With such a hostile political climate existing beyond the scope of cinema, it takes a good deal of skill to keep the spy genre of today feeling exciting, original, and up-to-date. Director Roger Donaldson aims for this with The November Man, a film that draws from the best traditions of the genre — packing twists an employing none other than James Bond, Pierce Brosnan, to play the lead role — and employs new devices as well (this might be the first film we ever saw to use drone technology to catch a criminal). We chatted with Donaldson about the state of the genre, what role it plays in contemporary pop culture, and how films like November Man reach beyond the screen to contribute to the political scope.
Roger Donaldson: I’ve done a few films in the genre. I did No Way Out many years ago, I did The Recruit with Al Pacino and Colin Farrell. I think what I love about making these sort of films, as well as seeing them, is the suspense. I'm intrigued by characters [pretending to be] somebody other than they really are ... Espionage is very much a part of our world, the real world.
Where does the real world meet the world of the spy genre?
RD: I think the two are sort of intertwined. I was definitely intrigued by the idea of shooting this film in Serbia. Serbia having been at the crossroads of history, monumental moments of history, for many years. You know, the Ottoman Empire up against the Austro-Hungarian Empire. Now the influences of Russia South, various parts of Europe moving towards the East. Turkish influences. Muslims moving up from Albania, Turkey. It’s still right at the crosshairs of international politics as part of the world.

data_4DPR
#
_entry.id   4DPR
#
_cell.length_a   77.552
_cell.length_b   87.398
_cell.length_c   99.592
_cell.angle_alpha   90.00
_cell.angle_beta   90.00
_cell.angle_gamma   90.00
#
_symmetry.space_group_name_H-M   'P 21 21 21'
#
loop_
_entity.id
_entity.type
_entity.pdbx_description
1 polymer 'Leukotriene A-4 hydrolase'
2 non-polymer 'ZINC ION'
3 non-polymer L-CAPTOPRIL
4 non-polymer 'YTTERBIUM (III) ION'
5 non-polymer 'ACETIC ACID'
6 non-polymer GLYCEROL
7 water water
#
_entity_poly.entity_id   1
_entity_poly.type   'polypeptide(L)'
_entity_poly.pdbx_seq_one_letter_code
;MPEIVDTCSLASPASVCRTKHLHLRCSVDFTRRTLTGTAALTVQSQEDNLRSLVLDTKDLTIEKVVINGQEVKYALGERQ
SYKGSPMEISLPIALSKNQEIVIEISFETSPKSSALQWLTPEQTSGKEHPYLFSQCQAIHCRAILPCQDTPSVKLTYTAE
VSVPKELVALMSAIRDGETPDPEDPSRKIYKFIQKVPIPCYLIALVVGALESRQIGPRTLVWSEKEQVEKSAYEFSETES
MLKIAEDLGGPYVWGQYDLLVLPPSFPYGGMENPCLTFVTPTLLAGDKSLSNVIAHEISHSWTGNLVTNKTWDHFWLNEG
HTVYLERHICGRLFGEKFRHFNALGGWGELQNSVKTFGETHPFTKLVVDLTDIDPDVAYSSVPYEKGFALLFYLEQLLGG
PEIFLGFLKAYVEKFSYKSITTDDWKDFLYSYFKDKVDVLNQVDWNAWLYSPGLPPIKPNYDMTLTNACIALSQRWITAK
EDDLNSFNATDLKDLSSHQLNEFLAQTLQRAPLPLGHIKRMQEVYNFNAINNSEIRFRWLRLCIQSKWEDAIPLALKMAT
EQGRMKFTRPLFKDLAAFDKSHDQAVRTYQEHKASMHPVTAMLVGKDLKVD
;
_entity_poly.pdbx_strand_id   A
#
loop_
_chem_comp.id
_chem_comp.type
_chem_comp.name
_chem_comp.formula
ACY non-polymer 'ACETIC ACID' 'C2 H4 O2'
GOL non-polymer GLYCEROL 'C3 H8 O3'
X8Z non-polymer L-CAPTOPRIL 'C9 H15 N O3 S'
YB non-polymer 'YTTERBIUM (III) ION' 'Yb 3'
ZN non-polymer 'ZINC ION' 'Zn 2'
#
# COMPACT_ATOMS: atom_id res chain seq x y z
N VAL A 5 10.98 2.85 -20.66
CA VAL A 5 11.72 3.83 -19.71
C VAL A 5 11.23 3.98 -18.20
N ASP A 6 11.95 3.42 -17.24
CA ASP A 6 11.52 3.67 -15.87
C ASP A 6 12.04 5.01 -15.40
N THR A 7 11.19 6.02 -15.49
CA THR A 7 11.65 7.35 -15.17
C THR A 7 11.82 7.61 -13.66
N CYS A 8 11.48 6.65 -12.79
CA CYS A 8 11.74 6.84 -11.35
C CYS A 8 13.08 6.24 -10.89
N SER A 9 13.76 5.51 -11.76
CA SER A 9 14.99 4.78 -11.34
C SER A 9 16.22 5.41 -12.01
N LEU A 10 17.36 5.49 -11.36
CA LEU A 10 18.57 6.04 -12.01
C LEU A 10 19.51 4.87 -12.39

And yet I was sort of appalled at how ignorant I was about Serbia and Belgrade, having not been there. I’ve been to Croatia before, but my knowledge sort of came out of reporting that happened around the war 10 or 15 years ago. The reality now is very different. They’ve moved on, Croatia is now in the EU. Serbia will soon be, probably. There are still those underlying currents that are still working their way — Hungary is up against Serbia, and Austria, and Slovenia… so it’s still a fascinating part of the world.
Do these kinds of movies work to teach us anything about our political climate?
RD: Well, I think political thrillers often have a sense of irony, and they’re a little cynical about the goings on of how countries and interact with another. When we made this film, it was a year ago. Just in that last year, the geopolitical events that have been happening… while this movie is not ... 100 percent [reality, it] speaks to the monumental changes that are always ongoing in the world of politics.
Relativity Media via Everett Collection
Speaking of real world advancements, this might be the first movie I have ever seen to use drones.
RD: I know. As a matter of fact, when we decided to put drones into the film, it was stuff that wasn’t quite like it is right now. I anticipated, I guess, that this sort of technology was going to become more and more important. Both in filmmaking and in [politics]. That’s one of the reasons I put it in the film; I thought it was technology that we’d see more and more of.
That’s the challenge of making films about what’s happening right now. The technology is such a part of a spy story, one has to try and embrace it. You know that the technology is probably ahead of where we are already. Now, when I did No Way Out, we talked about a stealth submarine. That was just pure fiction that came out of writing the script. Some time later I was talking to somebody who was in the know, and he was like, ‘How did you know about this stealth submarine?’ Well… we didn’t! We just assumed that there would be that sort of technology and development, and that you’d try and keep things a secret. One tries to guess, sometimes, what’s out there, and sometimes when you think of the need, what technology could provide, you put it into the story… and suddenly, it does exist, because there is that need for it ... There was a period of time when military would talk to filmmakers and say, “Hey, what bright ideas have you got that could become of interest to us?”
You mentioned earlier your love of twists. Is it difficult to pull off movie twists when audiences are so savvy now, and are always expecting them?